MINIMAL SIDE EFFECTS

The Pfizer vaccine is administered in the same dosage and dosing regimen for 12 to 15-year-olds as it is for ages 16 and older - which is two doses 21 days apart. The COVID-19 vaccine and other vaccines may be administered without regard to timing, according to new CDC guidance. Out of an abundance of caution, the CDC previously had recommended a minimum of 14 days between the COVID-19 vaccine and other vaccines; however, data has indicated the safety of simultaneous administration.

As with adults, adolescents are reporting varying non-serious side effects post-vaccination, typically lasting for one to three days, Barsoumian said. These side effects can include pain at the injection site, tiredness, headache, chills, muscle pain, fever and joint pain.

Yun's 14-year-old son, Eli, reported a few side effects after his shot. "The vaccine itself didn't actually hurt when it was injected, but afterward, I had a pretty sore arm following the first dose, and flu-like symptoms following the second dose for a few days," he said.

"Side effects appear similar, but occur slightly more frequently in this population than in older populations," Barsoumian said. "We've noticed this in the adult population as well – the somewhat younger you are, the somewhat more frequently they occur."

MOVING FORWARD

While Pfizer is currently the only FDA-approved vaccine for 12 to 15-year-olds, other manufacturers, such as Moderna, are likely to follow. As for the younger age groups, based on the study cohorts, the manufacturers will most likely roll out approval in stages, Barsoumian said, starting with 6- to 11-year-olds and followed by 2- to 5-year-olds at a later date.

Barsoumian is eager for that day to arrive. Her children, who are 10 and younger, are unable to get the shot at this time, but she has signed them up for all available studies across the state.

Markelz has also signed her young children up for local studies and is awaiting enrollment to open. "My kids dread getting vaccines, but they both have stated they will get it when they can because they want to protect 'nanna, papa and their teachers,'" she said.

With authorization at hand, many parents and adolescents are lining up to get the shot. The CDC has announced that half a million kids ages 12 to 15 have received a COVID-19 vaccine in less than one week and, in total, more than 4.1 million adolescents ages 12 to 17 have been vaccinated so far.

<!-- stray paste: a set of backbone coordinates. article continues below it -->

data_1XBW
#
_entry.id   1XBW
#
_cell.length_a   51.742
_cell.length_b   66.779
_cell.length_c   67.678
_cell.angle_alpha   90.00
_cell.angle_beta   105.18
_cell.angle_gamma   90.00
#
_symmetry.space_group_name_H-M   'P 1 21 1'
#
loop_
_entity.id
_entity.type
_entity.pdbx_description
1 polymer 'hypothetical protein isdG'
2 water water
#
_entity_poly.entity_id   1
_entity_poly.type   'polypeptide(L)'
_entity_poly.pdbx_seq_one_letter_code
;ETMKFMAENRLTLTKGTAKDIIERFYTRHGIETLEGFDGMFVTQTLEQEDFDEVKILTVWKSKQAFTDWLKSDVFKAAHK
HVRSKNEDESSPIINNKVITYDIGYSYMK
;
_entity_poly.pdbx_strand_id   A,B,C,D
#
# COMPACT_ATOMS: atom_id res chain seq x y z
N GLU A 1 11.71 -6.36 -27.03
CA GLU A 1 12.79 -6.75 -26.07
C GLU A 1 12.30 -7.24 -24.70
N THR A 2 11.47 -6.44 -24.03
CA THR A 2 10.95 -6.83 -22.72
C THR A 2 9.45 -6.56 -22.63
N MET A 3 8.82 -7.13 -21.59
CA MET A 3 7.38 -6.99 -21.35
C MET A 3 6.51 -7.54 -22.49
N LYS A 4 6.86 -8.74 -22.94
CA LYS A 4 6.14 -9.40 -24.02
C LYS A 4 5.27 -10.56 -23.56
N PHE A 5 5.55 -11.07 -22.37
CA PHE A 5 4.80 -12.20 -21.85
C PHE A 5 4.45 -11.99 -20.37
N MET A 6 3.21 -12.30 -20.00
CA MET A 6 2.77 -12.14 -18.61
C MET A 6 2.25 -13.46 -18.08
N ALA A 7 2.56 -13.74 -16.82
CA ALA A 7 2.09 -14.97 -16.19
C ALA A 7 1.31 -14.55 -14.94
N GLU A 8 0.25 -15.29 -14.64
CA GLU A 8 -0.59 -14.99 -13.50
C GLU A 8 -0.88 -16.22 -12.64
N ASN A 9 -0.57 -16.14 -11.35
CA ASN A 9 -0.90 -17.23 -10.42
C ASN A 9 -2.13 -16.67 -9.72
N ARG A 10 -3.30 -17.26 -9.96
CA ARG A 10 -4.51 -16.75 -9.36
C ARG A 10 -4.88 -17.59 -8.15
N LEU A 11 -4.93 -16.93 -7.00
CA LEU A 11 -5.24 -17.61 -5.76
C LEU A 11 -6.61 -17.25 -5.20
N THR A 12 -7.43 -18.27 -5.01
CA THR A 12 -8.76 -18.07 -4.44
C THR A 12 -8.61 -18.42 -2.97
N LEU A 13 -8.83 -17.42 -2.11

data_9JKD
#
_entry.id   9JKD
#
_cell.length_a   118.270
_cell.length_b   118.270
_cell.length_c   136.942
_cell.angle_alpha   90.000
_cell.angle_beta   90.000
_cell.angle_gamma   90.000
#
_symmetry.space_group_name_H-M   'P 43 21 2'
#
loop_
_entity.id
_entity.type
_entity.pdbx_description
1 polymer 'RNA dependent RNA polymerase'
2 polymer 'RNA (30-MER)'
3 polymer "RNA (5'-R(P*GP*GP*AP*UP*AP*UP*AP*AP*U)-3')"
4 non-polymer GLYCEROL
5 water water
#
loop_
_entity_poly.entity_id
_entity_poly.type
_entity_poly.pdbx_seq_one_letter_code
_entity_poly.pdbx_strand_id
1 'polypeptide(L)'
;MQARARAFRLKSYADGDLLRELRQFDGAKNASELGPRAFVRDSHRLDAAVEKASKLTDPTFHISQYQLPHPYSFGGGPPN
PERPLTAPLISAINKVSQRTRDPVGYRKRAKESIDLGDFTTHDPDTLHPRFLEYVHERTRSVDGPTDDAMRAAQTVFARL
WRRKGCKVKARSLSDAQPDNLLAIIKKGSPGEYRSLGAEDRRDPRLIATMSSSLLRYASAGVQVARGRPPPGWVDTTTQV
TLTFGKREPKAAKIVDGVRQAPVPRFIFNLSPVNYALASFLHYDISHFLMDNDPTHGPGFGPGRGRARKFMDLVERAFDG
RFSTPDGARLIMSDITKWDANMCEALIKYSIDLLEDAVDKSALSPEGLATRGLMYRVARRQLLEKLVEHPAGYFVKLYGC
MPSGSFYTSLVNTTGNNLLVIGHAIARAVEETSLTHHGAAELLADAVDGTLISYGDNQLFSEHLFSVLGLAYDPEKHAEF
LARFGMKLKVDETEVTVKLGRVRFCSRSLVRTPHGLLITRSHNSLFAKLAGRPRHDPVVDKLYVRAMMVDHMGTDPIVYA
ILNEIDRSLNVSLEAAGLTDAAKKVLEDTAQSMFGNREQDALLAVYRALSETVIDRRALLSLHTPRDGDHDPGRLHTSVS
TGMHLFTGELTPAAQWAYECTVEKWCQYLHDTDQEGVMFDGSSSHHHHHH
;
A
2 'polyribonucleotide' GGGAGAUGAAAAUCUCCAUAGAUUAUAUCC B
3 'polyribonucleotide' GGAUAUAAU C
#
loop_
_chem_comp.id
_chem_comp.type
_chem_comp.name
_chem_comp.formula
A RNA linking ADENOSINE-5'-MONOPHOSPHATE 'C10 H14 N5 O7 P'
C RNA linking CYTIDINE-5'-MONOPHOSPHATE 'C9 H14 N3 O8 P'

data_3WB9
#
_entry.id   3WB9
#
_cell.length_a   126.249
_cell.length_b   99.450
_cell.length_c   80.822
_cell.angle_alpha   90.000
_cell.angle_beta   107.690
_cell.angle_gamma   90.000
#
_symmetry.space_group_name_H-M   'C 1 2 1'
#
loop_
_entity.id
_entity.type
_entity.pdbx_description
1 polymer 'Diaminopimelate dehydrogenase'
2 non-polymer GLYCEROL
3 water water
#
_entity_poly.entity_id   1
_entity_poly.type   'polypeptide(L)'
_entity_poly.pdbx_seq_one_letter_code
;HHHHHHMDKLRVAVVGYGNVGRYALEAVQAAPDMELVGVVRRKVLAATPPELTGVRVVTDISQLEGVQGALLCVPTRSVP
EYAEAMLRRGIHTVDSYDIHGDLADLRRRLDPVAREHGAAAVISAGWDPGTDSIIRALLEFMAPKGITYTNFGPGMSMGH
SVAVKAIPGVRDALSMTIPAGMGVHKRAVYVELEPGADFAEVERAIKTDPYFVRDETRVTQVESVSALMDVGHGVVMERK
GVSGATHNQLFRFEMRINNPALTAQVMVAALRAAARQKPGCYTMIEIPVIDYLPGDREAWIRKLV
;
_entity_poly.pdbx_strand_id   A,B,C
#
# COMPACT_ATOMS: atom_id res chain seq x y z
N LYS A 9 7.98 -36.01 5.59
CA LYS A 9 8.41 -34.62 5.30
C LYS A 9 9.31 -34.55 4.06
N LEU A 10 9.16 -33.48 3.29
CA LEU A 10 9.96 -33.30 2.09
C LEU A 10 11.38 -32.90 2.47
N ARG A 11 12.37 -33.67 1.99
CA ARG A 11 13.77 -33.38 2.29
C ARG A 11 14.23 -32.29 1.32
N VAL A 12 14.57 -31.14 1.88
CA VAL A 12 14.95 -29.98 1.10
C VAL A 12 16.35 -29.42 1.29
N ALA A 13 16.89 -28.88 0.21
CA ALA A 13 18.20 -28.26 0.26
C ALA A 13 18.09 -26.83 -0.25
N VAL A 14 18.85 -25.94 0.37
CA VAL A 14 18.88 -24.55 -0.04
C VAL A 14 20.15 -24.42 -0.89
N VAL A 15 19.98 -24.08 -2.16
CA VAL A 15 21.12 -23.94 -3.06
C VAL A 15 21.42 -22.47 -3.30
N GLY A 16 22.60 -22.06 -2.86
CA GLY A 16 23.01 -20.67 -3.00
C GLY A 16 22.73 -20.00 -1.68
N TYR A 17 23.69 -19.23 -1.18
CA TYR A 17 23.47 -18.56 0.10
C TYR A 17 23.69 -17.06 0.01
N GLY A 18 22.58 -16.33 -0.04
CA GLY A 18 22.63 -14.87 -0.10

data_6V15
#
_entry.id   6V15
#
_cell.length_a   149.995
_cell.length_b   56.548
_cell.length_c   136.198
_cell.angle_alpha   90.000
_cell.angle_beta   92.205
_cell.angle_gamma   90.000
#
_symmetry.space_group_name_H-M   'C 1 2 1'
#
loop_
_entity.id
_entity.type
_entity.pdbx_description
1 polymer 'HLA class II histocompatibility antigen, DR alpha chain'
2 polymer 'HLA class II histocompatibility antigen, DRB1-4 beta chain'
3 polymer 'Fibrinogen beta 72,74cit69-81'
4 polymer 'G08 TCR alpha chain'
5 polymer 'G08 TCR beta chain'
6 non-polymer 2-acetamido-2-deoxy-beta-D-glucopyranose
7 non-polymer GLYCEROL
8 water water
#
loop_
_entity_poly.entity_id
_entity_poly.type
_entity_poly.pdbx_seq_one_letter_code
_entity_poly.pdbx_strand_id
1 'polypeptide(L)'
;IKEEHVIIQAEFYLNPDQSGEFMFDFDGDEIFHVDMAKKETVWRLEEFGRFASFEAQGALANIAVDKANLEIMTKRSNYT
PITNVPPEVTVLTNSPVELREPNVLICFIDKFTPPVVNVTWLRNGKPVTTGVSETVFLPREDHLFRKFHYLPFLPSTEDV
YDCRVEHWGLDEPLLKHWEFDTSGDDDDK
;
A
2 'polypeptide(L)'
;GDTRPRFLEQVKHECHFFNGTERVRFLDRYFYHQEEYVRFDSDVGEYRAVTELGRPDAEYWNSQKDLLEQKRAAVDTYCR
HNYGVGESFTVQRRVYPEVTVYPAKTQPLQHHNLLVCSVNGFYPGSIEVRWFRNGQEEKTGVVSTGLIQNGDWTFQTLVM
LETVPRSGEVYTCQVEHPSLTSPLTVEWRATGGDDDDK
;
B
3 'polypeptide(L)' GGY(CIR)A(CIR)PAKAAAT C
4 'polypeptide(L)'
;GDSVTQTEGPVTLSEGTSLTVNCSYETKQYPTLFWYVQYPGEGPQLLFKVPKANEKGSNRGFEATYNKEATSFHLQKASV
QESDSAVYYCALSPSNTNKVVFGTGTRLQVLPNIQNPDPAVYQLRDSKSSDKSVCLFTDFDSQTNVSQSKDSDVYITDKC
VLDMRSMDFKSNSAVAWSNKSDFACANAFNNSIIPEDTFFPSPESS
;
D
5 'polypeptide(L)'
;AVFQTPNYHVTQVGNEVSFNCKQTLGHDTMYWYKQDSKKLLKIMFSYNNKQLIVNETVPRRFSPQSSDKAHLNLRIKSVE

"This is incredible progress," Barsoumian said. "Go get ‘em kids!"

You also may be interested in...

Don't Hesitate: Vaccinate Today for School

Article
8/13/2021
A boy gets the COVID-19 vaccine

Back to School Means Vaccine Time

Recommended Content:

COVID-19 Vaccine Efforts | Coronavirus & the MHS Response | Immunization Healthcare Division | Vaccine-Preventable Diseases | Vaccine Recommendations | Children's Health | Immunizations | Information for Patients: About TRICARE

MHS and MOS Town Hall To Your Health: Back to School

Article
8/10/2021
Infographic about the To Your Health Town Hall

MHS and Military OneSource presents a summer safety discussion with experts about Back to School Vaccinations and Beyond

Recommended Content:

Immunization Healthcare Division | Vaccine-Preventable Diseases | Children's Health

Austin Seeks Presidential Approval for Mandatory Troop Vaccinations by Mid-September

Article
8/10/2021
Sailors receive COVID-19 vaccinations

The COVID-19 vaccine will be mandatory for service members by mid-September, Secretary of Defense Lloyd J. Austin III said in a message to the force released yesterday.

Recommended Content:

Coronavirus & the MHS Response | COVID-19 Vaccine Efforts

Top Military Medical Doctor Predicts Coronavirus Longevity

Article
8/9/2021
Army Lt. Gen. Ronald J. Place, director of Defense Health Agency, delivers remarks at a media briefing on COVID-19 at the Pentagon, April 21, 2021

I believe we will get to a place where we're not talking about COVID all the time

Recommended Content: